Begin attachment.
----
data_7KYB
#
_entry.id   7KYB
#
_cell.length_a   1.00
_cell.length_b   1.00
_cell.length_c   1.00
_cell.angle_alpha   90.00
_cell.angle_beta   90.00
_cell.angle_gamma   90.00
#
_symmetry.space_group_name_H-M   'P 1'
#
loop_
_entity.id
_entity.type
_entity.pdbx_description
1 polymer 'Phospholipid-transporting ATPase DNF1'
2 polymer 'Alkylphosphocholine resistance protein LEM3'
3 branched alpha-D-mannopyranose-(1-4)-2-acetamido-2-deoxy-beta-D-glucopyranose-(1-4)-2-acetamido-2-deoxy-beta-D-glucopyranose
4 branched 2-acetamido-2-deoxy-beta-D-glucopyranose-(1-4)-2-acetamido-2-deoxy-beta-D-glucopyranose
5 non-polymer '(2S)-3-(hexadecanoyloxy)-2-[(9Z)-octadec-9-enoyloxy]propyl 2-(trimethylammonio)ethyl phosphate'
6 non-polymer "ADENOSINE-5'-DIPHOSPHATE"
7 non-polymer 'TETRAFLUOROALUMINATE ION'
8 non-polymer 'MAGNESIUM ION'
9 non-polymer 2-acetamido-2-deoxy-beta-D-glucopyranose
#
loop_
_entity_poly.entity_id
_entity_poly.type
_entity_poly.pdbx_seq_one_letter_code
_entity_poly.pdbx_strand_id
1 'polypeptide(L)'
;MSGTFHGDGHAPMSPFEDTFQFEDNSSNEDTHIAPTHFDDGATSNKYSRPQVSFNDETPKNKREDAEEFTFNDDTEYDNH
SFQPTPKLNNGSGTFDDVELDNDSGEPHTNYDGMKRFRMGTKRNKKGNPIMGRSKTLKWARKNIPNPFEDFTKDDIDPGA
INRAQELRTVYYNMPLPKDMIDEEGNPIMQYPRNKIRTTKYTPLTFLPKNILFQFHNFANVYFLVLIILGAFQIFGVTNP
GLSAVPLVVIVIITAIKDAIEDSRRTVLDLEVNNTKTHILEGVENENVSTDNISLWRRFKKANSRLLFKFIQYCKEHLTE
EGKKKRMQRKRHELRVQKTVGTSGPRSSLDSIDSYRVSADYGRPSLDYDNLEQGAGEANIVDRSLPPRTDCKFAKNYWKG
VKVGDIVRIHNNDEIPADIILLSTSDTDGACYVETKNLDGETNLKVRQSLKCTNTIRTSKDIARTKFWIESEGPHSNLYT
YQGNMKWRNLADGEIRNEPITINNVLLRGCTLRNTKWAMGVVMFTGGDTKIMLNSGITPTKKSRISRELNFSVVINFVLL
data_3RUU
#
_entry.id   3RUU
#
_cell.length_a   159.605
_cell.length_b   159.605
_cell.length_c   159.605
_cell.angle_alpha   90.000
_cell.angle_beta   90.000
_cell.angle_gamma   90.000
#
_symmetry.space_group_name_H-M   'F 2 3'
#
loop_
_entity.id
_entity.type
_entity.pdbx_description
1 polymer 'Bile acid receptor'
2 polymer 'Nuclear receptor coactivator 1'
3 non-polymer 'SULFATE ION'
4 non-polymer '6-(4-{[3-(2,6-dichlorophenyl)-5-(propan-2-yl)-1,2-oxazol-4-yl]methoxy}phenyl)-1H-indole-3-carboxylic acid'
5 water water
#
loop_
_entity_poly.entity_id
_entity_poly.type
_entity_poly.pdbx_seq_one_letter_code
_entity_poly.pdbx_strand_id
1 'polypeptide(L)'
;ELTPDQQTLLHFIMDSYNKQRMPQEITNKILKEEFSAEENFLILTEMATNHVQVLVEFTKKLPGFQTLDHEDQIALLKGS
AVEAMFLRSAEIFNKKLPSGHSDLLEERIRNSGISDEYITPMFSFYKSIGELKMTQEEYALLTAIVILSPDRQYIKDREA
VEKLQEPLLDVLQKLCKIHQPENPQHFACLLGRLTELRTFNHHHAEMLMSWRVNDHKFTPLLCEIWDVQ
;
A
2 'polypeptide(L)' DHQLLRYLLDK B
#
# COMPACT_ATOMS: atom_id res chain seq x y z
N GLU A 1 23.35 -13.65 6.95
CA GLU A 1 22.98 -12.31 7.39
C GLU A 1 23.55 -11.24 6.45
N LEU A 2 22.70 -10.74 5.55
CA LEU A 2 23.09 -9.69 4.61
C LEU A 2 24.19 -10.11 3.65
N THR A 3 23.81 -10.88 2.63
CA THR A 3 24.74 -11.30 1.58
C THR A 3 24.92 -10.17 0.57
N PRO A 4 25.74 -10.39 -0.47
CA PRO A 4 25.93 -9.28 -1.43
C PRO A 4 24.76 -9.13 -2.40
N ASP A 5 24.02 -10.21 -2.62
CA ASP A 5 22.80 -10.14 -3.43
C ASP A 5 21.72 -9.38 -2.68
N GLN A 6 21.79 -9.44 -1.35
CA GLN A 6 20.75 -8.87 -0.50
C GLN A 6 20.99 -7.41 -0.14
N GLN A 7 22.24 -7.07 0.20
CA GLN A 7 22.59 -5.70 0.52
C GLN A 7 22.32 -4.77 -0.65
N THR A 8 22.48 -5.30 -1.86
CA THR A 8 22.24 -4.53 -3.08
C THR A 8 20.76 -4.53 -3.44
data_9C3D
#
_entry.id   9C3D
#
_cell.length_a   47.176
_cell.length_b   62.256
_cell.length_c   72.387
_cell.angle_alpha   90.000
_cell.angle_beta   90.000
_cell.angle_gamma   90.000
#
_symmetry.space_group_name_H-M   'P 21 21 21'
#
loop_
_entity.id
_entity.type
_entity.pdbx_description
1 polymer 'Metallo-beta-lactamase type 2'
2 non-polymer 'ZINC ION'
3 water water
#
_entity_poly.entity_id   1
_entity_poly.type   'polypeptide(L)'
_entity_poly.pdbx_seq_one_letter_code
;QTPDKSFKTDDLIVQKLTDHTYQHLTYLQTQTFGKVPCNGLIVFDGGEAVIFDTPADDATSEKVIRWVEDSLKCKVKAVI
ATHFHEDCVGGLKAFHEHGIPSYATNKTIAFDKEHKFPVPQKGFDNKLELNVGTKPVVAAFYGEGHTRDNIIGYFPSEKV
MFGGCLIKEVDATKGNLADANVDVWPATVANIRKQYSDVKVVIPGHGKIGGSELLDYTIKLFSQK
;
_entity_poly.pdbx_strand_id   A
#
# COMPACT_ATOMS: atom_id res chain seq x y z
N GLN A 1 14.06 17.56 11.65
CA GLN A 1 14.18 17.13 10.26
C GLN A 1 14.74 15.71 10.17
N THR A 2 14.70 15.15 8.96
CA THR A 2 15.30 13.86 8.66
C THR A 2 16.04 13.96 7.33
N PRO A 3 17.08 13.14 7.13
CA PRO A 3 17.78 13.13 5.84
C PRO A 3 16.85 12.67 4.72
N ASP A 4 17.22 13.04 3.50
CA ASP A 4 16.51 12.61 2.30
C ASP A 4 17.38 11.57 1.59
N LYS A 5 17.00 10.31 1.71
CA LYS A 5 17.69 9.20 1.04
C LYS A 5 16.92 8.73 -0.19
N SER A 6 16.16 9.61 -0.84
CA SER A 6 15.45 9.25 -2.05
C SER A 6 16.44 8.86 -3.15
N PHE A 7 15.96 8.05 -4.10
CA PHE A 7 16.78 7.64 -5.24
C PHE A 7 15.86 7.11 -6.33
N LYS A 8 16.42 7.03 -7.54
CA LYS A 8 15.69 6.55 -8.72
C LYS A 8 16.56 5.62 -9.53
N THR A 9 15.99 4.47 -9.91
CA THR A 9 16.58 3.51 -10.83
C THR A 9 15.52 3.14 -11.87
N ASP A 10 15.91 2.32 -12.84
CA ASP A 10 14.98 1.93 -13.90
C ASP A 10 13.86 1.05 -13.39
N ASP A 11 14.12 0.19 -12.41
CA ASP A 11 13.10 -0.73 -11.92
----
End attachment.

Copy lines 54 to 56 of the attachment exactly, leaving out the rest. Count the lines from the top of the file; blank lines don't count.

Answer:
loop_
_entity.id
_entity.type